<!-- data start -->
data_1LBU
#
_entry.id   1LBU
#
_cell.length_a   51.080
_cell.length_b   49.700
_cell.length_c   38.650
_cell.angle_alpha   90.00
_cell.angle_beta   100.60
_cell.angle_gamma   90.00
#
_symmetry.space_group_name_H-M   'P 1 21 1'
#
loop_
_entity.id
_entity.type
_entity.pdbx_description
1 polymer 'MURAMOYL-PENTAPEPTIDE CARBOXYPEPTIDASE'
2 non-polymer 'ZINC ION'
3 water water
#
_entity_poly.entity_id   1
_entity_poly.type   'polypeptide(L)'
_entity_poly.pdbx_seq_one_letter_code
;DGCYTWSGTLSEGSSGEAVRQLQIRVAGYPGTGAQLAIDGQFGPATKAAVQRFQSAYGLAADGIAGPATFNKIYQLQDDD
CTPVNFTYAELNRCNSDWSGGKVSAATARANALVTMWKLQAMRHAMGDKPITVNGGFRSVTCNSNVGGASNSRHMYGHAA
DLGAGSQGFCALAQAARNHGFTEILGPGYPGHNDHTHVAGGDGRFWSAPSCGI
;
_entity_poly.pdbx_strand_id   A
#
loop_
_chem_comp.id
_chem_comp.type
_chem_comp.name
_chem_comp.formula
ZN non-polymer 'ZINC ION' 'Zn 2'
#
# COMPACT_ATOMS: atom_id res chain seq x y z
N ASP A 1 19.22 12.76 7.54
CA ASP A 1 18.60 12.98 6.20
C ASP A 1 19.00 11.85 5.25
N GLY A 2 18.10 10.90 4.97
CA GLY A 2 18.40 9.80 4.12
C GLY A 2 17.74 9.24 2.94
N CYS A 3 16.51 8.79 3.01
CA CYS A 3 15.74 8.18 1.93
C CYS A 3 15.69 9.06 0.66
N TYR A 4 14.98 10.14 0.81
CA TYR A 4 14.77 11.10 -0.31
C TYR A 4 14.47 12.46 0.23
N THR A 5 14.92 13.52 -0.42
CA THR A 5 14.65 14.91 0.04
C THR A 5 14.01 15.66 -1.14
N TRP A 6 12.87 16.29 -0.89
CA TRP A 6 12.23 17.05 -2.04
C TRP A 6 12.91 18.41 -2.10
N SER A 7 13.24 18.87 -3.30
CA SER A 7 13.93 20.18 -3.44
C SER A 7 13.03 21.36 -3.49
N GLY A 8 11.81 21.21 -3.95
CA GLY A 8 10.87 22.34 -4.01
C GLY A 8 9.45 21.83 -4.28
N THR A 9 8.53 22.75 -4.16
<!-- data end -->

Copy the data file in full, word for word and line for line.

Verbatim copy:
data_1LBU
#
_entry.id   1LBU
#
_cell.length_a   51.080
_cell.length_b   49.700
_cell.length_c   38.650
_cell.angle_alpha   90.00
_cell.angle_beta   100.60
_cell.angle_gamma   90.00
#
_symmetry.space_group_name_H-M   'P 1 21 1'
#
loop_
_entity.id
_entity.type
_entity.pdbx_description
1 polymer 'MURAMOYL-PENTAPEPTIDE CARBOXYPEPTIDASE'
2 non-polymer 'ZINC ION'
3 water water
#
_entity_poly.entity_id   1
_entity_poly.type   'polypeptide(L)'
_entity_poly.pdbx_seq_one_letter_code
;DGCYTWSGTLSEGSSGEAVRQLQIRVAGYPGTGAQLAIDGQFGPATKAAVQRFQSAYGLAADGIAGPATFNKIYQLQDDD
CTPVNFTYAELNRCNSDWSGGKVSAATARANALVTMWKLQAMRHAMGDKPITVNGGFRSVTCNSNVGGASNSRHMYGHAA
DLGAGSQGFCALAQAARNHGFTEILGPGYPGHNDHTHVAGGDGRFWSAPSCGI
;
_entity_poly.pdbx_strand_id   A
#
loop_
_chem_comp.id
_chem_comp.type
_chem_comp.name
_chem_comp.formula
ZN non-polymer 'ZINC ION' 'Zn 2'
#
# COMPACT_ATOMS: atom_id res chain seq x y z
N ASP A 1 19.22 12.76 7.54
CA ASP A 1 18.60 12.98 6.20
C ASP A 1 19.00 11.85 5.25
N GLY A 2 18.10 10.90 4.97
CA GLY A 2 18.40 9.80 4.12
C GLY A 2 17.74 9.24 2.94
N CYS A 3 16.51 8.79 3.01
CA CYS A 3 15.74 8.18 1.93
C CYS A 3 15.69 9.06 0.66
N TYR A 4 14.98 10.14 0.81
CA TYR A 4 14.77 11.10 -0.31
C TYR A 4 14.47 12.46 0.23
N THR A 5 14.92 13.52 -0.42
CA THR A 5 14.65 14.91 0.04
C THR A 5 14.01 15.66 -1.14
N TRP A 6 12.87 16.29 -0.89
CA TRP A 6 12.23 17.05 -2.04
C TRP A 6 12.91 18.41 -2.10
N SER A 7 13.24 18.87 -3.30
CA SER A 7 13.93 20.18 -3.44
C SER A 7 13.03 21.36 -3.49
N GLY A 8 11.81 21.21 -3.95
CA GLY A 8 10.87 22.34 -4.01
C GLY A 8 9.45 21.83 -4.28
N THR A 9 8.53 22.75 -4.16